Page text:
When the country is experiencing record high unemployment and layoffs due to the pandemic, it’s unsettling to hear that nearly half of employees still want to quit their jobs despite the economic downturn.
A recent survey from Hays reported that 49 percent of employees are seriously considering leaving their current role. The main reasons cited include compensation, lack of growth opportunity, and company benefits; however, a deeper look reveals that how the company has acted and responded (or failed to respond) to employee concerns during the pandemic has also influenced employees to leave their jobs.
The year has been unpredictable, and employers and employees alike have been put to the test with challenges from recurring closures, layoffs, new health and safety measures, changing business models, remote work, and pervasive mental health struggles.
It’s easy for employers to shift the blame to issues stemming from the pandemic, but it’s more likely that the pandemic has revealed or worsened pre-existing issues than created new problems. The pandemic didn’t introduce weaknesses as much as it exposed them, acting as a crutch to justify existing inadequacies within the organization.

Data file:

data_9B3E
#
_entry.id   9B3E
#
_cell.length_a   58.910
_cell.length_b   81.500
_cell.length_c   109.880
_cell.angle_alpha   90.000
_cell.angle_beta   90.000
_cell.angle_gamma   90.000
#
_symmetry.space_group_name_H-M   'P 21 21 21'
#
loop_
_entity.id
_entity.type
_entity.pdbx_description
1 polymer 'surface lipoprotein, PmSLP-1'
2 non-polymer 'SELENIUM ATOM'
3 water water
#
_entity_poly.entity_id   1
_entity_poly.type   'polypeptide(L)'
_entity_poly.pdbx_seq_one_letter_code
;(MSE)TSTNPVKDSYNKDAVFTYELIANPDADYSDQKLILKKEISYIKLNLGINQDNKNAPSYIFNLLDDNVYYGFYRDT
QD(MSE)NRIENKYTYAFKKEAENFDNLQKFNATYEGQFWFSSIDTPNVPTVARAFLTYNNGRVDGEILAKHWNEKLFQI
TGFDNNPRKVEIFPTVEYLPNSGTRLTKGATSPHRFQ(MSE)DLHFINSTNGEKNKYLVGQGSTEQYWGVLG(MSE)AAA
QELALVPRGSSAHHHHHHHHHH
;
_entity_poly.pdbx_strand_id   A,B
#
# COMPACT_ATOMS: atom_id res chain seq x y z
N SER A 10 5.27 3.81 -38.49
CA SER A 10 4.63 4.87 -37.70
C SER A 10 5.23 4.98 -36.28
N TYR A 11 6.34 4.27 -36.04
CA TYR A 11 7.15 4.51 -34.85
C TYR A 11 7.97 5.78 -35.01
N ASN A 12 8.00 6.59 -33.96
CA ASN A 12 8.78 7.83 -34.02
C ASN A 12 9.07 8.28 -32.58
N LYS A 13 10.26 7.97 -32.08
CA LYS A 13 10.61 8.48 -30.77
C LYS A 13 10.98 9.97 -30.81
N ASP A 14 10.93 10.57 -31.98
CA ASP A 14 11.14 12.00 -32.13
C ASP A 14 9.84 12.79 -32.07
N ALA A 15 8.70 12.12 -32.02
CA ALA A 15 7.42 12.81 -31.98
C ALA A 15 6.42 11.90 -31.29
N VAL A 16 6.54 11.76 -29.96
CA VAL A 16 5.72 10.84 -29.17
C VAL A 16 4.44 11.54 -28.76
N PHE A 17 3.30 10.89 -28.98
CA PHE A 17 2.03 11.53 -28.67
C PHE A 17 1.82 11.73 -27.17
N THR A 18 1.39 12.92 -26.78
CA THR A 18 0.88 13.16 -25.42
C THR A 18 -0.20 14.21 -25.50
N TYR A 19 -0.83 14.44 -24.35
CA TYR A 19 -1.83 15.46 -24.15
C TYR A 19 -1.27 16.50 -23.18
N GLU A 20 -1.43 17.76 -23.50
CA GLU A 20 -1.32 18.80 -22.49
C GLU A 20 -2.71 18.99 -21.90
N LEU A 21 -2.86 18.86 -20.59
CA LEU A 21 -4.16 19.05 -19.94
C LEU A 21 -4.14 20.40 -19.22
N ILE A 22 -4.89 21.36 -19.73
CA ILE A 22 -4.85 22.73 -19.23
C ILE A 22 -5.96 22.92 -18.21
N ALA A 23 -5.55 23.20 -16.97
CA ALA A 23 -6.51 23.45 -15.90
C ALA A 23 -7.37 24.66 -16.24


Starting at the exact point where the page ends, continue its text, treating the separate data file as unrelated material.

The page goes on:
How leaders respond in these times is critical in retaining employees, but if employers are inept at recognizing and addressing their employees’ primary concerns during such a critical time, it is likely that the consequences will result in even more employees jumping ship. Download our FREE Guide to Retaining Employees Through Challenging Times for recommendations on addressing your employees’ biggest concerns before they sail away to another job.
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